What I am especially concerned with here are the electricity hogs that keep us burning coal. The hungriest devices are the ones that heat and cool our homes (which account for 25 percent of the energy used), warm our water (6.5 percent) and light up our lives (about 6 percent).

I had already swapped out my incandescent light bulbs for compact fluorescents and turned down my thermostat. Changing the temperature in your home is made significantly easier by getting a programmable device. I consulted the Consumer Reports Greener Choices website and went with a mercury-free Lux thermostat . I could never have expected salivating over a thermostat or rope caulk— Frost King is a good first resource when it comes to weather-stripping—until I became a homeowner. Nor could I have fathomed that high-efficiency appliances would make my mouth water. Well, they do.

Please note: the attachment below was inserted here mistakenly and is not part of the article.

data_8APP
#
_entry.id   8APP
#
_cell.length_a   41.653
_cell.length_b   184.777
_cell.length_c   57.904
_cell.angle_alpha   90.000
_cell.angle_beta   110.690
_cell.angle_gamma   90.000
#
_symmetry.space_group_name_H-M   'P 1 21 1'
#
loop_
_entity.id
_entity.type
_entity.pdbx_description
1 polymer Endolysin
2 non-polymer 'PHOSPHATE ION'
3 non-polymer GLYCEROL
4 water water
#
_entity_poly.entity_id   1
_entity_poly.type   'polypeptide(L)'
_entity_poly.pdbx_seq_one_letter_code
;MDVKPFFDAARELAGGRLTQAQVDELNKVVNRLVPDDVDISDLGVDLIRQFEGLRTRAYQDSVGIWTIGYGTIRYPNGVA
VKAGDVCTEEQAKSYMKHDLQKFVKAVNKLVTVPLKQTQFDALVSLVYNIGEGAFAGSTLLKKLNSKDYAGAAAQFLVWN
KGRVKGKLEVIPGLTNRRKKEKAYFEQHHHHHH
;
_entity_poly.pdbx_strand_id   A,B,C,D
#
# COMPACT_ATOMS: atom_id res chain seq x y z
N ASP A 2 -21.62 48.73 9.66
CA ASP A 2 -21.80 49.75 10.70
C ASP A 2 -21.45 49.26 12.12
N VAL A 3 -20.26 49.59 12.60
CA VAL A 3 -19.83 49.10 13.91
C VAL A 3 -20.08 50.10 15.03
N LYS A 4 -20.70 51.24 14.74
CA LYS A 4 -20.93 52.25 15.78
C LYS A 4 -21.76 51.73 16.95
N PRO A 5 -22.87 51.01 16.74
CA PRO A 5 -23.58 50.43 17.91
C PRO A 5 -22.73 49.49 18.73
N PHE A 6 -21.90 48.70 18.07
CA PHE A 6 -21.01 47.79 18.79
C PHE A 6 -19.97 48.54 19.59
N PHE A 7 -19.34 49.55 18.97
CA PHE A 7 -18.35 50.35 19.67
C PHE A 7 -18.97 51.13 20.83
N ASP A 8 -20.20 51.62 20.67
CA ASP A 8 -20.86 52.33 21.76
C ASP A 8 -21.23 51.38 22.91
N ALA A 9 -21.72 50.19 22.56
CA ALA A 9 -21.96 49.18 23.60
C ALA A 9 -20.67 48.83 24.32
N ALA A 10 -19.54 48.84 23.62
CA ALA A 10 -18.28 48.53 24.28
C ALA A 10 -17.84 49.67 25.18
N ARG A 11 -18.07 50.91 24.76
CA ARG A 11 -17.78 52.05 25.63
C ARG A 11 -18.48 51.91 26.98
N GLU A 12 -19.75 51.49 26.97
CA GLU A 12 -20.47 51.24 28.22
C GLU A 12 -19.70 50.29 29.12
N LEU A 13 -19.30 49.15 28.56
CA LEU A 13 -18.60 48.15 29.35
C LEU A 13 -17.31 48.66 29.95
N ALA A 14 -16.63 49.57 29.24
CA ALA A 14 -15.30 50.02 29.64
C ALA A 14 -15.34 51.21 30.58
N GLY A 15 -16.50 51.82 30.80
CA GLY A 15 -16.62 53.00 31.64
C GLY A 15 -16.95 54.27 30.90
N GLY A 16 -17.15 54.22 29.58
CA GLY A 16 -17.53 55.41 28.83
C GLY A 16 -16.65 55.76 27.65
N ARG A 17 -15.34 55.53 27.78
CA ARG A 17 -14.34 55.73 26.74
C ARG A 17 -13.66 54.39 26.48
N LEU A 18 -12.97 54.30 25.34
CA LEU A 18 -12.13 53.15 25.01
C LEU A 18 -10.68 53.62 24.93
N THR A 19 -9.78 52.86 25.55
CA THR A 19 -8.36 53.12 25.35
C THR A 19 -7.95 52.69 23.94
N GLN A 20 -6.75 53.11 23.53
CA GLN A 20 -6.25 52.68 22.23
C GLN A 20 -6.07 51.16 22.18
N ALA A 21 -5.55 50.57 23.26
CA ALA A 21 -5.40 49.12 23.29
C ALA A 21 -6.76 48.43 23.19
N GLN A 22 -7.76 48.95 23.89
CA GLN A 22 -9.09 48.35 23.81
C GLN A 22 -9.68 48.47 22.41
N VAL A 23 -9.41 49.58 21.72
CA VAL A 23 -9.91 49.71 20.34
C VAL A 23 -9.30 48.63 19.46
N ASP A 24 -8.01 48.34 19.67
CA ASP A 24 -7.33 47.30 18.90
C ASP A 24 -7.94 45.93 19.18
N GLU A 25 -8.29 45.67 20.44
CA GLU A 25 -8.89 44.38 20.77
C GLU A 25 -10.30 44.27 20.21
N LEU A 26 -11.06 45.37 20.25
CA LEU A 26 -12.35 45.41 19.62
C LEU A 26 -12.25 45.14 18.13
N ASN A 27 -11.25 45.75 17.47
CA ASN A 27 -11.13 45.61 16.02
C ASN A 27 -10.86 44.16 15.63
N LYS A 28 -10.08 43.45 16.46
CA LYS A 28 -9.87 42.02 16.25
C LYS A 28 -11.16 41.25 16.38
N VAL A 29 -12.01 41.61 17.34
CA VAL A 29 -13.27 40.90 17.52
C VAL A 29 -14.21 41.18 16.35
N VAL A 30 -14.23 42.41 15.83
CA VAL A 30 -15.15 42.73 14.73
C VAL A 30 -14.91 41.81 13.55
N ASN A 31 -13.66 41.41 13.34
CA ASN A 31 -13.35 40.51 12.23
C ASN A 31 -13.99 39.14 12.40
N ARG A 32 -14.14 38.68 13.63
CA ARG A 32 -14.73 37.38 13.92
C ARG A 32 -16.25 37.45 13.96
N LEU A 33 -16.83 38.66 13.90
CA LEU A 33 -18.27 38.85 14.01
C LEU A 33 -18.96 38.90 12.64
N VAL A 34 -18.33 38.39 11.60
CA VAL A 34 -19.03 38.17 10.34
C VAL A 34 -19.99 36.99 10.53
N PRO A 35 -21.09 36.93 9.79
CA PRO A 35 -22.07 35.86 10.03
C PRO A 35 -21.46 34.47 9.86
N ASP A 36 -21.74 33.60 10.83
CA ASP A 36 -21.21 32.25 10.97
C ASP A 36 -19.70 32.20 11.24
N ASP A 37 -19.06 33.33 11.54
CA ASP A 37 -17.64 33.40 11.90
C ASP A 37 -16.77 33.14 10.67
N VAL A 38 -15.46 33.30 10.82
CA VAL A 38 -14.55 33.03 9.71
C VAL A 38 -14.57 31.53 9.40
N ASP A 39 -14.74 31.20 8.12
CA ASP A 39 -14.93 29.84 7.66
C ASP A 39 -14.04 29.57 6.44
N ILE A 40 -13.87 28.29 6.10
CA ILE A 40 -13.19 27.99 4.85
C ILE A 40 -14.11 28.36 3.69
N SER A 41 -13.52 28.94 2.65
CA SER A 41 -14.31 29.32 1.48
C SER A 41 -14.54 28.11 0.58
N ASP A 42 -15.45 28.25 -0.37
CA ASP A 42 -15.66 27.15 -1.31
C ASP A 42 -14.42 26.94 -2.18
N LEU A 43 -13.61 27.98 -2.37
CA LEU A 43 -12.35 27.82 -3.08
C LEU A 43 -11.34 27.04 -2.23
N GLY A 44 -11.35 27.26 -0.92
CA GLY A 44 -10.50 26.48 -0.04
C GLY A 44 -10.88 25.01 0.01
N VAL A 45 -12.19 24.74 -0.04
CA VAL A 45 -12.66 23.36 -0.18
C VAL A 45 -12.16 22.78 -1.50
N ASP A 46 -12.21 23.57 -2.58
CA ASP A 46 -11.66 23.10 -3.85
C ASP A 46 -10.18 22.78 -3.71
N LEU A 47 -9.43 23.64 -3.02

My first big appliance purchase was a Bosch dishwasher on clearance at Sears . I was raised on Sears, and they will continue to factor into my story going forward. So much so, I used to joke about my "Sears boyfriend" Zack when I first started my homeowner journey.

Bosch was another deliberate choice. Not only because of the rave reviews from all my design-minded friends, but because of the longevity of their products. I want energy heifers, not energy hogs. Bosch was also my choice for a washer and dryer because they offer some of the most energy- and water-efficient front-loading washers on the market. Front loaders, on the whole, are more efficient than top-loaders. My washer and dryer have eco-action features that extend the time but reduce the temperature of my loads—thus using 20 percent less energy, according to Bosch. What I find especially encouraging is that the company has started to consider the energy generated over the entire life cycle of its products—from manufacturing and shipping all the way to disposal.

These items are not cheap. I need and want them to last. And I want to support companies who share my concerns for people and the planet. With a little patience and knack for research, you can find the ones that resonate with you, too.


Simran Sethi is an award-winning journalist and associate professor at the University of Kansas School of Journalism and Mass Communications. For more information on Sethi, visit and follow her on Twitter @ simransethi .


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